Lectio Divina is a form of meditation rooted in liturgical celebration that dates back to early monastic communities. It involves focused reading of Scripture (lectio), meditation on the Word of God (meditatio), contemplation of the Word and its meaning in one’s life (contemplatio) and ends with prayer (oratio). For this Lent, we will have a Lectio Divina resource for the readings for Ash Wednesday and the Sundays of Lent that can be used by individuals or in group settings.

The US Bishops have put together a lectio divina for this Sunday’s readings.  This lectio divina is available in English and en espanol.

Wow: What if we did remove? Homily for Saturday, March 4, 2017

To listen to the entire homily, click here.

Readings for Today

Wow.  Just imagine if we did what God said.  Removing oppression, false accusation and malicious speech.  Bestowing bread on the hungry and satisfying the afflicted. Can you imagine what we could be, what the world would be like if we did these things?  Wow.

Yet, that is what Lent is all about.  It is about allowing God to transform us so that what is amazing is not doing the things we heard in Isaiah’s reading, but that it would be amazing that anyone chose NOT to do what we heard.  Lent is about doing something, really doing something so that we can have a deeper relationship with Jesus.  Not just focusing on going to Mass, or following the rules of the Church, but doing so because we have discovered in our relationship with Jesus that going to Mass and living the Christian life is very much the way in which our relationship with Jesus can come alive!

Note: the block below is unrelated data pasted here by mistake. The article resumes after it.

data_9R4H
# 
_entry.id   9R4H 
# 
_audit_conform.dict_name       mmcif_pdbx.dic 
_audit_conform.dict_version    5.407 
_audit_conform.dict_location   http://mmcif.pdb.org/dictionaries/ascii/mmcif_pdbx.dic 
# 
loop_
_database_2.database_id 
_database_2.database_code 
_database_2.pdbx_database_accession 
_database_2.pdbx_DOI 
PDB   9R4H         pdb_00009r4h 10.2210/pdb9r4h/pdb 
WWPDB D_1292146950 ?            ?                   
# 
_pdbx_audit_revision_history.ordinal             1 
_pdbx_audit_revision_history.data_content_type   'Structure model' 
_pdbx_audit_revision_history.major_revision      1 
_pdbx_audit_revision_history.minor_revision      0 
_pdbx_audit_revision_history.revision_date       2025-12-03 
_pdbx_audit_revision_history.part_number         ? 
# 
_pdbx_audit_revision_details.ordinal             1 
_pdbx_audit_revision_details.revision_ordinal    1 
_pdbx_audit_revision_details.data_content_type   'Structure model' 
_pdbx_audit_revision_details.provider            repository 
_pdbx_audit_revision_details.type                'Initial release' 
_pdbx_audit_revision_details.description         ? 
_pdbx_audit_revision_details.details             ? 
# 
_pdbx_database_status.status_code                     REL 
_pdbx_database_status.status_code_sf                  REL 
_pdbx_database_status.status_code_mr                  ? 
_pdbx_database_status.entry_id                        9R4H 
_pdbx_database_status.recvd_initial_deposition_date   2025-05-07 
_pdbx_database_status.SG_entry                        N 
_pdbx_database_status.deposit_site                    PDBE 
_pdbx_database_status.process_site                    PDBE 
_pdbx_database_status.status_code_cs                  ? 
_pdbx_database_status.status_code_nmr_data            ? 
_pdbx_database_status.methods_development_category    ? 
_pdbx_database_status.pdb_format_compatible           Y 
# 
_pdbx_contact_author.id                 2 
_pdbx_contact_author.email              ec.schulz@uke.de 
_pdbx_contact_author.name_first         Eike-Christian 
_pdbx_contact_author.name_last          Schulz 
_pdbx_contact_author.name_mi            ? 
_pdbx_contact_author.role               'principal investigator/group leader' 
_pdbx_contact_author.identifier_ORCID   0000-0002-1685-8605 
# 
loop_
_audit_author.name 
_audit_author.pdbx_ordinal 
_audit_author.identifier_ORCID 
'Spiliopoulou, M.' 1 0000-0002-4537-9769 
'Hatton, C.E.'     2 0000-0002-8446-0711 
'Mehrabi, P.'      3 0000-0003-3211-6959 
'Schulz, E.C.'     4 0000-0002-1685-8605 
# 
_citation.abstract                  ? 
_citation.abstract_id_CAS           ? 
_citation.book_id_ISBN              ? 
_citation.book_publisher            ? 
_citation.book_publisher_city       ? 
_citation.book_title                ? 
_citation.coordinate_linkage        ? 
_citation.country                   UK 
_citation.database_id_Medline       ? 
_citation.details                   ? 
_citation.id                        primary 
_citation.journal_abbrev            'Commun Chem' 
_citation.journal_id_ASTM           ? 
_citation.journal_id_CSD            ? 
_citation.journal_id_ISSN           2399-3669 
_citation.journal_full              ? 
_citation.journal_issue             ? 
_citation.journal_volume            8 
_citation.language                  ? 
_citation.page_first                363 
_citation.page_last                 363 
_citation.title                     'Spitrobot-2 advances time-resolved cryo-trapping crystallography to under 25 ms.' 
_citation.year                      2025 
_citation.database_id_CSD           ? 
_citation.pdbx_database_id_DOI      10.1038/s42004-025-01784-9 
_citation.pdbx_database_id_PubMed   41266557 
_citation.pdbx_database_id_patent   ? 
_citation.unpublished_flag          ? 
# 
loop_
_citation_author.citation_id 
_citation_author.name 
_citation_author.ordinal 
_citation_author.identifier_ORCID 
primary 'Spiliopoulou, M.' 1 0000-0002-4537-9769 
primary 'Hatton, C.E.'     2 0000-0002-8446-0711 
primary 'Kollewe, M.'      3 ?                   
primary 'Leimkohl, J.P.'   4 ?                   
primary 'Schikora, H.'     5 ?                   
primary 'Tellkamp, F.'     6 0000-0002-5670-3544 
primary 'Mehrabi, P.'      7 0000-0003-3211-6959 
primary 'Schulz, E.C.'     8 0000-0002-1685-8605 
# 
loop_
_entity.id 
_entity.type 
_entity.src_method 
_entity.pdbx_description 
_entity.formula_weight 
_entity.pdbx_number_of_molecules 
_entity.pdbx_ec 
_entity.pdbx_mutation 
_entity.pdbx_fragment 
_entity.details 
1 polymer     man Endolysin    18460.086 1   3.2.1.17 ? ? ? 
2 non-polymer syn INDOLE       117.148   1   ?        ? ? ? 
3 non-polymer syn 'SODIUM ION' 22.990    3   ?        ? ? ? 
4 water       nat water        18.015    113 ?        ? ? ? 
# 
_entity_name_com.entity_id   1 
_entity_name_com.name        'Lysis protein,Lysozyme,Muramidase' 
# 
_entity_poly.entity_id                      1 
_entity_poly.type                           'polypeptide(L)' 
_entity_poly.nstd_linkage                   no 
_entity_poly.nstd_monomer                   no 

I remember reading a book by Matthew Kelly once where he referred to the question, “Will the world ever change?”  And the answer, if I remember it was, “Not if each one of us does.”  Because, whether we like it or not, the world changes with each of the choices we make.  Choose then, a deeper relationship with Christ, so that the world and everyone in it may receive its ultimate fulfillment.

Fasting: Why do we fast? Homily for Friday, March 3, 2017

To listen to the entire homily, click here.

Readings for Today

Fasting.  Well, it is Friday after Ash Wednesday and it is time to fast.  Well, more accurately, it is time to abstain from meat.  Either way, you might be wondering why it is that we do this.  Why is it we fast from things?  And why do we make a decision to abstain from meat?

These questions are common.  And these questions are the opposite of what the world tells us.  We can be tempted to give in to materialism, to greed, to selfishness, to getting more and more stuff.  After all, he who dies with the most stuff wins, right?

And yet, when love is involved, we understand why we fast.  Sacrificing is done when it benefits someone we love.  Parents sacrifice for kids.  We exercise, fasting from sitting on the couch and getting lazy.  We do not always eat what we want so that we can be healthy.  But, do we consider the fasting that is demanded by holiness?  Do we seek the Lord’s way? Do we think about God’s place in our own lives?

Fasting helps us to become more aware of the presence of God.  When we give up something for a greater good and a greater purpose, it is easier to see what God wants from us.  It is easier to look around us and to see what God gives us.  By fasting, you open our eyes to God.